It may be a very obvious detail of shaping a customer’s brand experience, but the fact that I had two reactions from the same brand representatives in the same shop made me wonder if it is something to think about a bit more as part of staff training.
I had used my smartphone all day and was literally left with an important call to make from town and 1% battery left.
I thought ‘why don’t I just pop in at my local mobile phone supplier and ask them for a few percent of their electricity?’ I approached a member of staff who was alone in the shop and kindly stopped whatever phone call he was making at the time. When I explained, he said all I could do is buy a new charger and use it there.
I didn’t think it was worth it and was left feeling a bit disappointed about the lack of empathy and non-apparent creativity in dealing with my plea for help. Just as I was about to leave to try elsewhere, his colleague came in and asked what I needed and quickly suggested I just use one of the cables they use when sorting people’s phones out. Easy! We chatted for ten minutes and I walked away with enough charge to make my call and a much needed brand love boost from T-mobile.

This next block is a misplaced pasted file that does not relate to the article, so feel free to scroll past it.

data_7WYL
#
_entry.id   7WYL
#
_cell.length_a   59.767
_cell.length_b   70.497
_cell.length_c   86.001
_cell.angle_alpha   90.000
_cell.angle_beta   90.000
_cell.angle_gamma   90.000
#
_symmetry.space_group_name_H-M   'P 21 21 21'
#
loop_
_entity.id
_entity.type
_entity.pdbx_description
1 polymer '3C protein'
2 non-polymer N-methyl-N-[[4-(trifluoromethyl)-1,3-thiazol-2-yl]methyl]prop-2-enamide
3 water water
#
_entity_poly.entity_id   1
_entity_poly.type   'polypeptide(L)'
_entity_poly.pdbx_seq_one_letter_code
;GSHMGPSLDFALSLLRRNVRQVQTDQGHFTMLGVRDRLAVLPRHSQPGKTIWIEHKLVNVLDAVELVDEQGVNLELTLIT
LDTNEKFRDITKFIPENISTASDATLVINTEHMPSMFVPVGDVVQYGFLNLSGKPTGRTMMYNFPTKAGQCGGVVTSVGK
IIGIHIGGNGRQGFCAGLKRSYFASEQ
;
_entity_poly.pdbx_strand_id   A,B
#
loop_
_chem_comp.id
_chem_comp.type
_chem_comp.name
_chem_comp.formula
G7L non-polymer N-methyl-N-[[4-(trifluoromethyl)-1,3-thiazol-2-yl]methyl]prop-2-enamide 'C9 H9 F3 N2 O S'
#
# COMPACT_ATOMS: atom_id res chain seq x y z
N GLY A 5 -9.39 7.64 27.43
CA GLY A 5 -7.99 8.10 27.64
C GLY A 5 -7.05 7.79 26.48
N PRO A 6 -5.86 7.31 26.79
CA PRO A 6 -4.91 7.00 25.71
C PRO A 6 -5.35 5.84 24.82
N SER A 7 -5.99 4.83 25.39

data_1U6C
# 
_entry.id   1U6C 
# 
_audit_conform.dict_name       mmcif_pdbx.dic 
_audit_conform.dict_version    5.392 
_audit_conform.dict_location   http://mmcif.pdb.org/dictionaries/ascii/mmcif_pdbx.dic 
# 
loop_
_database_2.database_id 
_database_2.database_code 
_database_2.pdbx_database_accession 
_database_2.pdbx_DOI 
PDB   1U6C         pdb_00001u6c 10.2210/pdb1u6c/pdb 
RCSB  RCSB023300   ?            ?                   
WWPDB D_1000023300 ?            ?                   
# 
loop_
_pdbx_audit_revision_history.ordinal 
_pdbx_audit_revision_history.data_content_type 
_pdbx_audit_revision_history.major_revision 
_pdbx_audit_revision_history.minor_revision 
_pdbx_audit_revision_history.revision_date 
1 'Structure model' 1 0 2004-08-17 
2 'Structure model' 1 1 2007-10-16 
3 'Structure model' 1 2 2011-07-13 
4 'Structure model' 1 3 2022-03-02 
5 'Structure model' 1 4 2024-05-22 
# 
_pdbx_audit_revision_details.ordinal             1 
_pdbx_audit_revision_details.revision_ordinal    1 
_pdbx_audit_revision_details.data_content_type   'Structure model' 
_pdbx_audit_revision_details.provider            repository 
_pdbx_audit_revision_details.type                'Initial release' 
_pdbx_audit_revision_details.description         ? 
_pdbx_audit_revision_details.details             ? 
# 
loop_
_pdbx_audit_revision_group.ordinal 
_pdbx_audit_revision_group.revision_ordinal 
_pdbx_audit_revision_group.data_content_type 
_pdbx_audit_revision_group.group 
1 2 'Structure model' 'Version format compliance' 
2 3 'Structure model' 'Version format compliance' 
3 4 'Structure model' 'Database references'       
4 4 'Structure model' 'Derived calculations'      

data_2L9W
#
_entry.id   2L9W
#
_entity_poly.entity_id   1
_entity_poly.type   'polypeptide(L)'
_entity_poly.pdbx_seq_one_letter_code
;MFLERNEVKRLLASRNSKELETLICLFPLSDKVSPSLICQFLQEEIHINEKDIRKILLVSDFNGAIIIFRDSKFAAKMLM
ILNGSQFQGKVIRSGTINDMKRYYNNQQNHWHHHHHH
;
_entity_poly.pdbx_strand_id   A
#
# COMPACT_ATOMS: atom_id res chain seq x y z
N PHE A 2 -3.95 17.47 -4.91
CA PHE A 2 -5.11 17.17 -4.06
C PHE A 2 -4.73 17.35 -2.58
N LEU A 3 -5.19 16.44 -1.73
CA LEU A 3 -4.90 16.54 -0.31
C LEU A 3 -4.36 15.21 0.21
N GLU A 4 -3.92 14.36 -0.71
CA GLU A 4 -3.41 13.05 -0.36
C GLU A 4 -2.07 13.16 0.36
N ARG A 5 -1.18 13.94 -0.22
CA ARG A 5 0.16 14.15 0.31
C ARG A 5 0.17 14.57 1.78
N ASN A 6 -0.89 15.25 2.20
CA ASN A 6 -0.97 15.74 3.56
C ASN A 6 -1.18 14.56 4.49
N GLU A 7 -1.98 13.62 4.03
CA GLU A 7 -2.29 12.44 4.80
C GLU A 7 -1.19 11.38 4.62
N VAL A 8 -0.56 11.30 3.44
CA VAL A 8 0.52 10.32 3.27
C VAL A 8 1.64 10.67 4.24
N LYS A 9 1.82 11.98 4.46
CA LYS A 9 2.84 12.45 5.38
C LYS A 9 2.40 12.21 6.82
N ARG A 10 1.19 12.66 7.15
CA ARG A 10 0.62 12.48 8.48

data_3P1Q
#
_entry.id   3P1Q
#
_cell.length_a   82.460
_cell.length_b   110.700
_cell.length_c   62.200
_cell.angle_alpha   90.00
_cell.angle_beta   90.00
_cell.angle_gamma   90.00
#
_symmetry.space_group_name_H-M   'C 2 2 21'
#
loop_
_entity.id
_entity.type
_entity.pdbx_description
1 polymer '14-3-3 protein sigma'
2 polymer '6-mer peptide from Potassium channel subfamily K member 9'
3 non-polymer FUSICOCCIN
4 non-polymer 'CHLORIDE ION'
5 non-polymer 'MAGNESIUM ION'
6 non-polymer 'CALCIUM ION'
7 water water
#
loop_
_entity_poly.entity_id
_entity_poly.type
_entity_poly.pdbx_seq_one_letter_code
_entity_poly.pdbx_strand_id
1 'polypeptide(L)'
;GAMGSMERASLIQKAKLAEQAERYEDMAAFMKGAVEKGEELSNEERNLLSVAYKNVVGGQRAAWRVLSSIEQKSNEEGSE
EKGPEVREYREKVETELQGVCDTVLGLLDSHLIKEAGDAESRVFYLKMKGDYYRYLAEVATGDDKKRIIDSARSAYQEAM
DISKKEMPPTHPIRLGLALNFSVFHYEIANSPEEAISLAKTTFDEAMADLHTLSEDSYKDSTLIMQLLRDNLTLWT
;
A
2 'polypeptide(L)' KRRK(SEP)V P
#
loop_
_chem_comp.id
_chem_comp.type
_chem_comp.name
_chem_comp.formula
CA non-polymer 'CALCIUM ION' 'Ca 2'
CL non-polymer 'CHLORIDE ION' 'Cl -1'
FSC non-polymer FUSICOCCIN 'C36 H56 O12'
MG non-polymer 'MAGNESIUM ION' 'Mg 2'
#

I don’t understand why the first person didn’t have the guts or brains to think outside the staff manual. It was a bit of an unusual request, I know, but the shop was empty, Friday afternoon, and no harm was coming their way by offering to help.
The self-initiative of the other shop assistant really made a difference to my brand experience and I am passing on my good opinion about the brand – more so then I would ever do when seeing an advert or marketing campaign.
When you are dealing with clients, no matter how large or small your organisation, working on great customer interactions to create and maintain a food reputation should be one of the most fundamental things to consider.
Even if a consumer proves difficult or hard to please, giving up on him could be the route to mediocre customer service and a ‘why bother’ attitude that will spread into other areas of the business and effect not just the brand but also ultimately the product or service.
Branding is all about creating that connection with a product, that warm feeling of goodness and positivity about a company, so the more human the ‘corporate machine’ can appear, the more it has a chance to be a success.
If you manage to train your brand representatives to act in the manner you want your business to be perceived, even the weirdest and unusual situations will be not just a challenge, but a much cheaper and more sincere way to surprise and be remembered than the most ingenious ad campaign.